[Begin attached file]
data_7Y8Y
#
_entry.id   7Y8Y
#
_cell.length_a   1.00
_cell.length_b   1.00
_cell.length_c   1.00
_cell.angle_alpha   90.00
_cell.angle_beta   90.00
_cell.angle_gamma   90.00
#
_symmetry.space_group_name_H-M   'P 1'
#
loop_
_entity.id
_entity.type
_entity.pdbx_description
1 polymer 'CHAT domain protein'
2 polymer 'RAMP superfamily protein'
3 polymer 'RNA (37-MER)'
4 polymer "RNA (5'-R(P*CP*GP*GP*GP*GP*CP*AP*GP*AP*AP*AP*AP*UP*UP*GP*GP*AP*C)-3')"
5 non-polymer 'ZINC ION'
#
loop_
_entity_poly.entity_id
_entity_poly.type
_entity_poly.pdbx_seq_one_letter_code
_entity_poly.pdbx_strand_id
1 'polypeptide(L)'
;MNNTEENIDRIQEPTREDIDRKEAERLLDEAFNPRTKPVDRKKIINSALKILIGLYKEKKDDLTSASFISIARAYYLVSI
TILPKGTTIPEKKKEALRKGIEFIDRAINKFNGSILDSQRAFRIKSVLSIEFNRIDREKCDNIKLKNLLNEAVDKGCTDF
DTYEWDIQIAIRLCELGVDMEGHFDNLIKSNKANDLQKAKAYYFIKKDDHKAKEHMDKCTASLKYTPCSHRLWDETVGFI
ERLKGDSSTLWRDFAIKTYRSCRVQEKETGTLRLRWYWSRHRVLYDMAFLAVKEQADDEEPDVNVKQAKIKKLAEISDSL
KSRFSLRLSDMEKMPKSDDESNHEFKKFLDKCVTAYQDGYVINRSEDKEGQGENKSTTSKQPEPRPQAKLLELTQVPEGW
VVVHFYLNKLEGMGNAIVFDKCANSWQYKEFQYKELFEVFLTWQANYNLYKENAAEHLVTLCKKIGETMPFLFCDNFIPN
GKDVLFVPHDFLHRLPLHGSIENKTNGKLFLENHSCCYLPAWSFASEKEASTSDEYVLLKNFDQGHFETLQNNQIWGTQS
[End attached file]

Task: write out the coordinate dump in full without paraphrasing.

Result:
data_7Y8Y
#
_entry.id   7Y8Y
#
_cell.length_a   1.00
_cell.length_b   1.00
_cell.length_c   1.00
_cell.angle_alpha   90.00
_cell.angle_beta   90.00
_cell.angle_gamma   90.00
#
_symmetry.space_group_name_H-M   'P 1'
#
loop_
_entity.id
_entity.type
_entity.pdbx_description
1 polymer 'CHAT domain protein'
2 polymer 'RAMP superfamily protein'
3 polymer 'RNA (37-MER)'
4 polymer "RNA (5'-R(P*CP*GP*GP*GP*GP*CP*AP*GP*AP*AP*AP*AP*UP*UP*GP*GP*AP*C)-3')"
5 non-polymer 'ZINC ION'
#
loop_
_entity_poly.entity_id
_entity_poly.type
_entity_poly.pdbx_seq_one_letter_code
_entity_poly.pdbx_strand_id
1 'polypeptide(L)'
;MNNTEENIDRIQEPTREDIDRKEAERLLDEAFNPRTKPVDRKKIINSALKILIGLYKEKKDDLTSASFISIARAYYLVSI
TILPKGTTIPEKKKEALRKGIEFIDRAINKFNGSILDSQRAFRIKSVLSIEFNRIDREKCDNIKLKNLLNEAVDKGCTDF
DTYEWDIQIAIRLCELGVDMEGHFDNLIKSNKANDLQKAKAYYFIKKDDHKAKEHMDKCTASLKYTPCSHRLWDETVGFI
ERLKGDSSTLWRDFAIKTYRSCRVQEKETGTLRLRWYWSRHRVLYDMAFLAVKEQADDEEPDVNVKQAKIKKLAEISDSL
KSRFSLRLSDMEKMPKSDDESNHEFKKFLDKCVTAYQDGYVINRSEDKEGQGENKSTTSKQPEPRPQAKLLELTQVPEGW
VVVHFYLNKLEGMGNAIVFDKCANSWQYKEFQYKELFEVFLTWQANYNLYKENAAEHLVTLCKKIGETMPFLFCDNFIPN
GKDVLFVPHDFLHRLPLHGSIENKTNGKLFLENHSCCYLPAWSFASEKEASTSDEYVLLKNFDQGHFETLQNNQIWGTQS